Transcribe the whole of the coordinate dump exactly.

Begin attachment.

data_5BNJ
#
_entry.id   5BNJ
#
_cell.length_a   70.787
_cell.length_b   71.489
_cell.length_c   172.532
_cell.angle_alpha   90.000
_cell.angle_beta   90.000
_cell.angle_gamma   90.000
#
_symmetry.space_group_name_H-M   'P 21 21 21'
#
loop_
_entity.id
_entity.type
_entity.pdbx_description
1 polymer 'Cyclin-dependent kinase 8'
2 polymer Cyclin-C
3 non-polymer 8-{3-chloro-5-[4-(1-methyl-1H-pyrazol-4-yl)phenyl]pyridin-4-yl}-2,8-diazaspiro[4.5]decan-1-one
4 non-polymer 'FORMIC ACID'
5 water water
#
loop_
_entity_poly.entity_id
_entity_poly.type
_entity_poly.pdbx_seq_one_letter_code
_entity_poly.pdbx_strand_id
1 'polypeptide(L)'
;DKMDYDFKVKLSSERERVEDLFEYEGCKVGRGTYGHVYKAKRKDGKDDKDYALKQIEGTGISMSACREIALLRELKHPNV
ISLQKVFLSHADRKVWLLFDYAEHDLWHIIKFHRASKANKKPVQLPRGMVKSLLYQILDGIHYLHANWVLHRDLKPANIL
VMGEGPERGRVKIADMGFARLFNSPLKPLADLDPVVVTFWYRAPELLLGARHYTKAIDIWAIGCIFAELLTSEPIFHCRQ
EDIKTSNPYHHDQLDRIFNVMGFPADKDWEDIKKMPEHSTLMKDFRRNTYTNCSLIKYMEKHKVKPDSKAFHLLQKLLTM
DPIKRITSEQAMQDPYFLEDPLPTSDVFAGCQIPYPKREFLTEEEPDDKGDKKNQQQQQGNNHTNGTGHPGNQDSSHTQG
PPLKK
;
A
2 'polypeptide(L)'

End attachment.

data_5BNJ
#
_entry.id   5BNJ
#
_cell.length_a   70.787
_cell.length_b   71.489
_cell.length_c   172.532
_cell.angle_alpha   90.000
_cell.angle_beta   90.000
_cell.angle_gamma   90.000
#
_symmetry.space_group_name_H-M   'P 21 21 21'
#
loop_
_entity.id
_entity.type
_entity.pdbx_description
1 polymer 'Cyclin-dependent kinase 8'
2 polymer Cyclin-C
3 non-polymer 8-{3-chloro-5-[4-(1-methyl-1H-pyrazol-4-yl)phenyl]pyridin-4-yl}-2,8-diazaspiro[4.5]decan-1-one
4 non-polymer 'FORMIC ACID'
5 water water
#
loop_
_entity_poly.entity_id
_entity_poly.type
_entity_poly.pdbx_seq_one_letter_code
_entity_poly.pdbx_strand_id
1 'polypeptide(L)'
;DKMDYDFKVKLSSERERVEDLFEYEGCKVGRGTYGHVYKAKRKDGKDDKDYALKQIEGTGISMSACREIALLRELKHPNV
ISLQKVFLSHADRKVWLLFDYAEHDLWHIIKFHRASKANKKPVQLPRGMVKSLLYQILDGIHYLHANWVLHRDLKPANIL
VMGEGPERGRVKIADMGFARLFNSPLKPLADLDPVVVTFWYRAPELLLGARHYTKAIDIWAIGCIFAELLTSEPIFHCRQ
EDIKTSNPYHHDQLDRIFNVMGFPADKDWEDIKKMPEHSTLMKDFRRNTYTNCSLIKYMEKHKVKPDSKAFHLLQKLLTM
DPIKRITSEQAMQDPYFLEDPLPTSDVFAGCQIPYPKREFLTEEEPDDKGDKKNQQQQQGNNHTNGTGHPGNQDSSHTQG
PPLKK
;
A
2 'polypeptide(L)'